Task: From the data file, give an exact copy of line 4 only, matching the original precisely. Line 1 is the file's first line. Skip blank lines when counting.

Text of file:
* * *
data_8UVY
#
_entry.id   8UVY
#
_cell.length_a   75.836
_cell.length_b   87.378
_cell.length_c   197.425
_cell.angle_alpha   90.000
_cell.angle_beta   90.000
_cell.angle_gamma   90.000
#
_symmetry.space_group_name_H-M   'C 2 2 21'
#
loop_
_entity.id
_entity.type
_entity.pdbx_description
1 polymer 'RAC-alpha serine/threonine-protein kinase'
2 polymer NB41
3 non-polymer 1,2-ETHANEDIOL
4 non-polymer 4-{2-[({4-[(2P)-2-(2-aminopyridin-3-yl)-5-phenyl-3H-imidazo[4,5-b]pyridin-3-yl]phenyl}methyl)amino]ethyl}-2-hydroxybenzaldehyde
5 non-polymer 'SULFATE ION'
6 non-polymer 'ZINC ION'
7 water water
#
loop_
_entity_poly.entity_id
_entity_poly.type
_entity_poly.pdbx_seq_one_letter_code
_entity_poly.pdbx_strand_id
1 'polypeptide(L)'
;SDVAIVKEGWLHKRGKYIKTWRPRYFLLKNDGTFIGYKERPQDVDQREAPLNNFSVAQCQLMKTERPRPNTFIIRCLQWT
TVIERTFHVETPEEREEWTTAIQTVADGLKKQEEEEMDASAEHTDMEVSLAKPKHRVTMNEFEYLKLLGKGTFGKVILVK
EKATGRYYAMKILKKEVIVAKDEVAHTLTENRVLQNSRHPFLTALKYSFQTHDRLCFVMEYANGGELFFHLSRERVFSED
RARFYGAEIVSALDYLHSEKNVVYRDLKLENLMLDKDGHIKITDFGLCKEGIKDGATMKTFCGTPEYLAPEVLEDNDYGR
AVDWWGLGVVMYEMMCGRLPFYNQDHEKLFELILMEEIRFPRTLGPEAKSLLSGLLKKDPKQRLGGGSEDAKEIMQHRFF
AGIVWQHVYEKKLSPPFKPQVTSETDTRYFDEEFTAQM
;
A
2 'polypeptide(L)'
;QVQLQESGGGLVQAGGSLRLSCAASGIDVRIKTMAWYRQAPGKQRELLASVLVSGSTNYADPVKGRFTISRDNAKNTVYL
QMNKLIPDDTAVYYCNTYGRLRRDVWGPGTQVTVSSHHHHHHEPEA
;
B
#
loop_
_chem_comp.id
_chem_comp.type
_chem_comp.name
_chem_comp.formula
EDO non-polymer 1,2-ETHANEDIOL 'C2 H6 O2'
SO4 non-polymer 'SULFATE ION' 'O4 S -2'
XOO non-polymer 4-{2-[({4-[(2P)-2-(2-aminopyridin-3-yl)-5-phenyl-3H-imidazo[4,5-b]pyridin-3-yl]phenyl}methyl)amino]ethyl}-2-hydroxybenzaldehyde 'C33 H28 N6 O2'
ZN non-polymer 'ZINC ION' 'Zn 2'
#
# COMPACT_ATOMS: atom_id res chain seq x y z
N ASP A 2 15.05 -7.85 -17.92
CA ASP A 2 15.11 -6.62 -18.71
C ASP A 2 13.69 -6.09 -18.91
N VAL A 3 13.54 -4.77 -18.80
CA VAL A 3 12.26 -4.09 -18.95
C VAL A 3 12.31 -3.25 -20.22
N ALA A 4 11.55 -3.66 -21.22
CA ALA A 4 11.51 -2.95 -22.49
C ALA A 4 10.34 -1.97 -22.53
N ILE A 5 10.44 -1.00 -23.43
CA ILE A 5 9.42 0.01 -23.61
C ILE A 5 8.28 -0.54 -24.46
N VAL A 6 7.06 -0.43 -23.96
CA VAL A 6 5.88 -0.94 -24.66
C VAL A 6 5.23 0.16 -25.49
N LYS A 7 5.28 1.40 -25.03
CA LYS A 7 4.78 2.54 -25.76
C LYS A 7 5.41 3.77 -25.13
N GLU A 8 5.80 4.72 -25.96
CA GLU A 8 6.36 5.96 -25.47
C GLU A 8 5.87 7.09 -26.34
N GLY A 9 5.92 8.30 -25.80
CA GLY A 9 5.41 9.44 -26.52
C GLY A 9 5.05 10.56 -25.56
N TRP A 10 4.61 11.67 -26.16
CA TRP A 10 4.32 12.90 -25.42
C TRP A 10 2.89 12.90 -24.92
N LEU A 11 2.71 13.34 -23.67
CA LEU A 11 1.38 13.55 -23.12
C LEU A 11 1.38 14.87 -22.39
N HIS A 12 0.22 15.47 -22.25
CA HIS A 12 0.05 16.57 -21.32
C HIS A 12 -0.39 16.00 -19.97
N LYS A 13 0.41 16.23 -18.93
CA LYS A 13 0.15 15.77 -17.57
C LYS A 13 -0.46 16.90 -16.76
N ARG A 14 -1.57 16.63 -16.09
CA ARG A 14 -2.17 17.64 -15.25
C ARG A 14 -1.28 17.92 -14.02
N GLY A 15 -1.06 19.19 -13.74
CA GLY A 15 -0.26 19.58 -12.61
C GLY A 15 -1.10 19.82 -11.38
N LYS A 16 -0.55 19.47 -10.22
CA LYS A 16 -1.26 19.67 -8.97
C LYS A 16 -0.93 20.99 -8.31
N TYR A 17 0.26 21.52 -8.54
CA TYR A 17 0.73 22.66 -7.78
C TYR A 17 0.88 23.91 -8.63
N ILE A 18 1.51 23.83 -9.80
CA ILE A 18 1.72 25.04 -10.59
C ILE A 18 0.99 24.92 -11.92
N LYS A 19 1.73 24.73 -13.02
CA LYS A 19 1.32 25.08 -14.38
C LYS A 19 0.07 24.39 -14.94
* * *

#